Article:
I have a confession to make.
I told myself when I started Hope Sings that it was all about helping people – to empower women, to “harness the power of song and story to change the world.” My stated mission was to put the power of inspiring true story back into pop music – to Sing Stories and Change Lives (to misquote our tag-line). Sounds good, right?
In my heart, I knew a big part of why I started Hope Sings was for me. I wanted to swim in a bigger pop/international pond than the musical theatre one where I’d been. I dreamed of writing with all different kinds of big exotic fish, traveling the world as I created huge hit songs.
We have had many satisfying successes - our songs supporting microfinance, our Songs for Sandy initiative, the anthem for UN Women. I believe we have helped people. And I know I've written next to nothing in the four years since I started Hope Sings.
And now I find myself facing a crisis – a crisis of inspiration.
I am facing it because of an ear infection.
A summer swim with my son, an overactive Q-Tip, a stubborn plug of earwax, a visit to an ENT who noticed something I hadn't – and today, here I am looking at what truly inspires me, what my real talents are, and what happens when you stop singing - literally and metaphorically.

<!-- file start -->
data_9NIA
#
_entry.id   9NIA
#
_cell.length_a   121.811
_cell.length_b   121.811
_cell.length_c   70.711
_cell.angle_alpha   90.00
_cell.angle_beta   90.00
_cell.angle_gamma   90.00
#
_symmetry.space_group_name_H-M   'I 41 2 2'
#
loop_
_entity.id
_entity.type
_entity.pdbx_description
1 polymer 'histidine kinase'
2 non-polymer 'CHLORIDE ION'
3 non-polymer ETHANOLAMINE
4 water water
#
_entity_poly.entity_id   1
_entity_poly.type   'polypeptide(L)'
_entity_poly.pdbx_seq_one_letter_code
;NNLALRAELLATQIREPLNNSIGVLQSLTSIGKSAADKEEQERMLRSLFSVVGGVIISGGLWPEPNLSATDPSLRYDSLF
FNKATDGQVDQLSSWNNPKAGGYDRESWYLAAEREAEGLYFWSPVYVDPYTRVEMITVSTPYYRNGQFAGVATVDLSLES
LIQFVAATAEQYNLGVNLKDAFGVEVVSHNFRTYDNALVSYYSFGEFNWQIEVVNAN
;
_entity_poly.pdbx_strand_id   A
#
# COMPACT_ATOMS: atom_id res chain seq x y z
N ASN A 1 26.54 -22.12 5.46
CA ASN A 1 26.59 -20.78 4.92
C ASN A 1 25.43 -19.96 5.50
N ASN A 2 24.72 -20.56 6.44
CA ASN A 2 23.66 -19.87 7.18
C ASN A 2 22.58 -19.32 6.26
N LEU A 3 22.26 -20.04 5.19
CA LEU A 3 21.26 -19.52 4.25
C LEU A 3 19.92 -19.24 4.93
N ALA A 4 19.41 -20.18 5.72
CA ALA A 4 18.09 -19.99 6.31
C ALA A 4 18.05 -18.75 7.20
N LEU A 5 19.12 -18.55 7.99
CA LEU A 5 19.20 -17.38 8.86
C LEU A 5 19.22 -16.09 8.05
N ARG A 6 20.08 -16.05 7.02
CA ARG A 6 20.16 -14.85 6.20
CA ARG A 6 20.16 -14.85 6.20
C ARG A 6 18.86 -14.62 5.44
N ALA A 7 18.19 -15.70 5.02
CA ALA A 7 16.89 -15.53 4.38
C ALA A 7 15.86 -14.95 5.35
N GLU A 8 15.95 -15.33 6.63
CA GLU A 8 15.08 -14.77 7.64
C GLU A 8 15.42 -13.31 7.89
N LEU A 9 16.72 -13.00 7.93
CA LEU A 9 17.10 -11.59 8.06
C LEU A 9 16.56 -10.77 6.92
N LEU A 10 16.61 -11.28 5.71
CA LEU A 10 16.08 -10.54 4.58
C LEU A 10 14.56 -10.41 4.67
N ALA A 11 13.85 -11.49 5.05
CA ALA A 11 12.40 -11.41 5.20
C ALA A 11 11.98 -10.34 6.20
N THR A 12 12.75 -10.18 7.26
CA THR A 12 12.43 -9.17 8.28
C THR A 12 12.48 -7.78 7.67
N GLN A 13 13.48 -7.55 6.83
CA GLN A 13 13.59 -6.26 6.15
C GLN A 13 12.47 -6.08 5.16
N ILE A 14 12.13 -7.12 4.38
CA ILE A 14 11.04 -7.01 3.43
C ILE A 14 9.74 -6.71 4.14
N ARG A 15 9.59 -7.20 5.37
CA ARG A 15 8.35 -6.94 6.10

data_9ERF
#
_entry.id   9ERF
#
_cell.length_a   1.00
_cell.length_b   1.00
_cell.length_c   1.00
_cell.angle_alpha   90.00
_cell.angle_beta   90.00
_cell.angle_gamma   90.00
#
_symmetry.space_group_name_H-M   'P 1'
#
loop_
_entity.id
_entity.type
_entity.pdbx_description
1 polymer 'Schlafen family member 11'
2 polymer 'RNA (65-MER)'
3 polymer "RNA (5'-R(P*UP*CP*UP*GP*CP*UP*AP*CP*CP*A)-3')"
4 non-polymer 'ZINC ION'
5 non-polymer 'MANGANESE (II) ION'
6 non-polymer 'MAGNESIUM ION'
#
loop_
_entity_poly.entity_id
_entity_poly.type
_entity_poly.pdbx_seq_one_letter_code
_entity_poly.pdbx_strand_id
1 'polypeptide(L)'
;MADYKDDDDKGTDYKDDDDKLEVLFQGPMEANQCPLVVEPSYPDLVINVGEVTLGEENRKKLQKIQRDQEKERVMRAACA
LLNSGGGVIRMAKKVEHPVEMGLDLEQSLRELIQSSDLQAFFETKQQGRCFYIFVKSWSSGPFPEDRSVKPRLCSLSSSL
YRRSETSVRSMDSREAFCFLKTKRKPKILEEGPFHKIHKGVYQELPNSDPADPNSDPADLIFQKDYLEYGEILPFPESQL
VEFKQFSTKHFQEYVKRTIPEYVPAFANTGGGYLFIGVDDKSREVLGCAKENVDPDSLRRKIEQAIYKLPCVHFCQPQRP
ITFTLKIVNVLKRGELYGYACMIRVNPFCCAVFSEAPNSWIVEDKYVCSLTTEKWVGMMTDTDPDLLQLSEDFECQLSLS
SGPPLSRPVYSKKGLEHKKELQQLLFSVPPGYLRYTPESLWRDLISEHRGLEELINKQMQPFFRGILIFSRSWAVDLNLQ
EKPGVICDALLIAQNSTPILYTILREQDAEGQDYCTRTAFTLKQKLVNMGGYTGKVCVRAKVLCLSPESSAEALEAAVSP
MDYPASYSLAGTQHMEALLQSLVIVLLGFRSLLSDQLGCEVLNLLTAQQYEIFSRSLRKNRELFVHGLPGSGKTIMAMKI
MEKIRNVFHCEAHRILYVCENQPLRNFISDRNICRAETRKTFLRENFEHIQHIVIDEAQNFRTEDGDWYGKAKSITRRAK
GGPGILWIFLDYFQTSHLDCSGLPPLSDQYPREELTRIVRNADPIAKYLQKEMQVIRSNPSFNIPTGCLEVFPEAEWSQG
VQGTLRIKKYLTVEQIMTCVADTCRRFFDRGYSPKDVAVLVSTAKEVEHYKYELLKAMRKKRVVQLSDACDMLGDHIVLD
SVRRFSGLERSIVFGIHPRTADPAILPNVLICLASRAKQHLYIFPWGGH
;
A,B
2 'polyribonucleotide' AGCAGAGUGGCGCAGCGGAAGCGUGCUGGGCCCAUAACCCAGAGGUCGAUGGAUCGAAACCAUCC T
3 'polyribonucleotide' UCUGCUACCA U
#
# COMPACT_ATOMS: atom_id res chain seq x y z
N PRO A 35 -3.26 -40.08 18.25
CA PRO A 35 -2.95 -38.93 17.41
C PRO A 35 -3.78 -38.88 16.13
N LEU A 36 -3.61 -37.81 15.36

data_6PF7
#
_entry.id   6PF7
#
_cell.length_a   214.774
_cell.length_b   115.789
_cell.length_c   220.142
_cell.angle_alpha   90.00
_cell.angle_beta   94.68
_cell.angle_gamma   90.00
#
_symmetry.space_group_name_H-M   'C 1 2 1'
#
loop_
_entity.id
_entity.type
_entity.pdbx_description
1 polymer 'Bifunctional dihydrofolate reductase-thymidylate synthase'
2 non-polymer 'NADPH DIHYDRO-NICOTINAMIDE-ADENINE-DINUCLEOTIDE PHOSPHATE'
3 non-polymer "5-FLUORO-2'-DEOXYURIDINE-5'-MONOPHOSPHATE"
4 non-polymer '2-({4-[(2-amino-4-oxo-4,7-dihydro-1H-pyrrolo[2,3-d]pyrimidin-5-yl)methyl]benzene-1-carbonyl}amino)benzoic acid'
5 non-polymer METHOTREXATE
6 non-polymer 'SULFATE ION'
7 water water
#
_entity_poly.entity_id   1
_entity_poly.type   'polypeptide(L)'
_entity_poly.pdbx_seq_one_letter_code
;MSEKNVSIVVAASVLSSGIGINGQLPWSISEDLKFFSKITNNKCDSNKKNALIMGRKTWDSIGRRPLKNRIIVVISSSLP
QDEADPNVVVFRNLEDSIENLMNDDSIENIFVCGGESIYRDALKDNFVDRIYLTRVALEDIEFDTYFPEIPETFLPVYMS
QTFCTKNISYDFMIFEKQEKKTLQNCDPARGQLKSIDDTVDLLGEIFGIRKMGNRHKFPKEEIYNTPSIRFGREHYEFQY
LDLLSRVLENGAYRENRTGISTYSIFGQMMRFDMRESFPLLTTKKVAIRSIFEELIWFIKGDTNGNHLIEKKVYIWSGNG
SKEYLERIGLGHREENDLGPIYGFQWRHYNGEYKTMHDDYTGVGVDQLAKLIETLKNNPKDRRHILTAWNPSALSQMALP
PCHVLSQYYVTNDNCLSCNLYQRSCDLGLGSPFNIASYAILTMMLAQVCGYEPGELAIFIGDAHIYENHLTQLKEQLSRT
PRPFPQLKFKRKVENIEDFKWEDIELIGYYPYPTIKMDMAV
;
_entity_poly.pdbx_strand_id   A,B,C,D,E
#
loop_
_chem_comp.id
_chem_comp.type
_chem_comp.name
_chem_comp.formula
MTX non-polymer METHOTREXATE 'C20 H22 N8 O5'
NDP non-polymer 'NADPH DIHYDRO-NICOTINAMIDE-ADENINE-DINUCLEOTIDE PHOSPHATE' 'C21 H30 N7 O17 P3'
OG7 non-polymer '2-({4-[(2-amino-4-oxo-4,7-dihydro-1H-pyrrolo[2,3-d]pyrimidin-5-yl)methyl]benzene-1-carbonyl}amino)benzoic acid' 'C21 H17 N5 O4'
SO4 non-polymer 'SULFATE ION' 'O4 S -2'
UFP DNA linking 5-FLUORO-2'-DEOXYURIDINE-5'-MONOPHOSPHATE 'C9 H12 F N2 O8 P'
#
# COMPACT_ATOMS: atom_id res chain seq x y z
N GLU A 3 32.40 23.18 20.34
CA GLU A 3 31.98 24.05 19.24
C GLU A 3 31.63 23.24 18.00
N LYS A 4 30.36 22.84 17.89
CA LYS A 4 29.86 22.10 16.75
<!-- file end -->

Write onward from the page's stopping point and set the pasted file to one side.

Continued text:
I've pondered whether this line of posting of belongs with Hope Sings. But I think there is something worth sharing about this journey I'm beginning. Another more personal aspect to the idea of hope and singing.
In recent weeks, my energy and attention has shifted from creating songs and shows to another use of my creative energies - healing myself. And trying to uncover where the disease (or "dis-ease" as Esther Hicks calls it - genius) came from.
I believe that when you are blocked creatively - or in any part of your life, since your life is your biggest and best creation - disease will follow. So letting yourself Sing - and letting your hopes and dreams Sing - isn't just nice, it's fundamental. It's key to wellness and thriving, a matter of life and death - as much as microloans are essential to women in Latin America.
More on What the ENT Saw in the next post.
But first: a song that reminds us how SINGING defines who you are (however you define singing) – whether you achieve “Success” or not. Jim Croce’s “I’ve Got A Name”:
Like the North wind whistling down the sky
I've got a song , I've got a song
Like the whip-poor-will and the babies crying
I've got a song, I've got a song
And I carry it with me and I sing it proud
If it gets me nowhere, I'll go there proud
Moving me down the highway
Rolling me down the highway
Moving ahead so life won't pass me by.